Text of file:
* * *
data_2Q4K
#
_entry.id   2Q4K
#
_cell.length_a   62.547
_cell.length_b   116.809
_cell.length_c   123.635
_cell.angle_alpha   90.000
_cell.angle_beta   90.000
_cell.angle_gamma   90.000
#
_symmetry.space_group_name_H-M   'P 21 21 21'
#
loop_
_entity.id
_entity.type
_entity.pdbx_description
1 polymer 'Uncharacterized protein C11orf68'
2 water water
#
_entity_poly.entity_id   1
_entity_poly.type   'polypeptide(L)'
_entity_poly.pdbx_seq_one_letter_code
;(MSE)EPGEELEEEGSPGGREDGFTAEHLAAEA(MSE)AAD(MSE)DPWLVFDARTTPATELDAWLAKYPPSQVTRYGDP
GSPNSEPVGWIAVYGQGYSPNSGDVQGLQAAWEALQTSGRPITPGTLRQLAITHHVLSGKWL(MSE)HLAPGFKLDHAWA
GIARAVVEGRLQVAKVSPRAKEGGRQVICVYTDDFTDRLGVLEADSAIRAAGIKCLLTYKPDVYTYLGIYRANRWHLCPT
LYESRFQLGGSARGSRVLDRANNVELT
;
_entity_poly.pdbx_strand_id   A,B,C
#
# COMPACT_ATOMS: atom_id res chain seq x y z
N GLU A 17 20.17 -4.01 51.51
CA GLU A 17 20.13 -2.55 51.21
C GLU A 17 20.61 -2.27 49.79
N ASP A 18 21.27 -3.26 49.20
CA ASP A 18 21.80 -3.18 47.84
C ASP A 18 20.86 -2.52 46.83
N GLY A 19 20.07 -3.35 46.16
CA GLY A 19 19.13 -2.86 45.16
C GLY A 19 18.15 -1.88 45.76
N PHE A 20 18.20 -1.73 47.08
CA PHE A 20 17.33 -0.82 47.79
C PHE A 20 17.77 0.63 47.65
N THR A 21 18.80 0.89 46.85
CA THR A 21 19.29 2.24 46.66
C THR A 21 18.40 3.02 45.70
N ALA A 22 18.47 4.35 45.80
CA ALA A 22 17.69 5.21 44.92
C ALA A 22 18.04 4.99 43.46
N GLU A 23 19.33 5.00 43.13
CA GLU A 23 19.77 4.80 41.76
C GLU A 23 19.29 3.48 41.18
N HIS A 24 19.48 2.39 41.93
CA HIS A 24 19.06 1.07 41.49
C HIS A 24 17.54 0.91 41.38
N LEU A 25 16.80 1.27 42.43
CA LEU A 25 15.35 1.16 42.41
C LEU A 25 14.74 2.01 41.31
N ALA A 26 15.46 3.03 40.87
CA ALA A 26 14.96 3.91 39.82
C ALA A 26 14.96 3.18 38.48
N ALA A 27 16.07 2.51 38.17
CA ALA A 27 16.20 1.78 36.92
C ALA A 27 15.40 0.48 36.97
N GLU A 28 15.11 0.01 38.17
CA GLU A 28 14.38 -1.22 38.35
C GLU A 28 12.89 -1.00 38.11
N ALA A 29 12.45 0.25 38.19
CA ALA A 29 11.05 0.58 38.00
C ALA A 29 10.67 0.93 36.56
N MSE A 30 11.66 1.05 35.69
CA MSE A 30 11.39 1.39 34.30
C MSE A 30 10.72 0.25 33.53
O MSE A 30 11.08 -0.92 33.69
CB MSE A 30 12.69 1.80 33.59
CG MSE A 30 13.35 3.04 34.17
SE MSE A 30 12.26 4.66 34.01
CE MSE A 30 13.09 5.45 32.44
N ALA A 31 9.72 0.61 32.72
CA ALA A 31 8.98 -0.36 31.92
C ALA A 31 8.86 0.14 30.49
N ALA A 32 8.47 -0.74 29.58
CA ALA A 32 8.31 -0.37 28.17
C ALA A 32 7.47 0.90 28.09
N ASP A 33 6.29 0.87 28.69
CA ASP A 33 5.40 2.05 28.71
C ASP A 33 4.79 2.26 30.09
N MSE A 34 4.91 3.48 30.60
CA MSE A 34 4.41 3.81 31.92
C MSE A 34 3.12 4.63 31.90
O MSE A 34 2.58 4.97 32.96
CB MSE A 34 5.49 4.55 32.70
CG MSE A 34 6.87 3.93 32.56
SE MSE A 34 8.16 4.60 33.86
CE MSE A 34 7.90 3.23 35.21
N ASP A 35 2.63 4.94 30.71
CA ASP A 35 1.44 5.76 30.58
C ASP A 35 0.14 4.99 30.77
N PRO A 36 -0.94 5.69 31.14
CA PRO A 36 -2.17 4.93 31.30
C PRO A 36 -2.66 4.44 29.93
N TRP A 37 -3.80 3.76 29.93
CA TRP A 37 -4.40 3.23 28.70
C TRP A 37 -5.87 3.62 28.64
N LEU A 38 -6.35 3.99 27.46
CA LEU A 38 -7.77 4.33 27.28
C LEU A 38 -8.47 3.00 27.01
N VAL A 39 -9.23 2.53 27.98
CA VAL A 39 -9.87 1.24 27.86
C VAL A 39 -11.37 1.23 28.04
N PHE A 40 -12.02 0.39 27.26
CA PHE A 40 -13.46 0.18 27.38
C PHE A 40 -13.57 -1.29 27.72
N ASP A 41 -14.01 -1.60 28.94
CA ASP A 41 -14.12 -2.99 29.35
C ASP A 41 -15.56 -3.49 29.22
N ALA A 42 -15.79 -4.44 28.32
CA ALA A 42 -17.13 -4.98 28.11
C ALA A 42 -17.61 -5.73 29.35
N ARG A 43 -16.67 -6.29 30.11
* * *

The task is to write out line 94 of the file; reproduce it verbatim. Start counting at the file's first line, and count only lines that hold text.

SE MSE A 34 8.16 4.60 33.86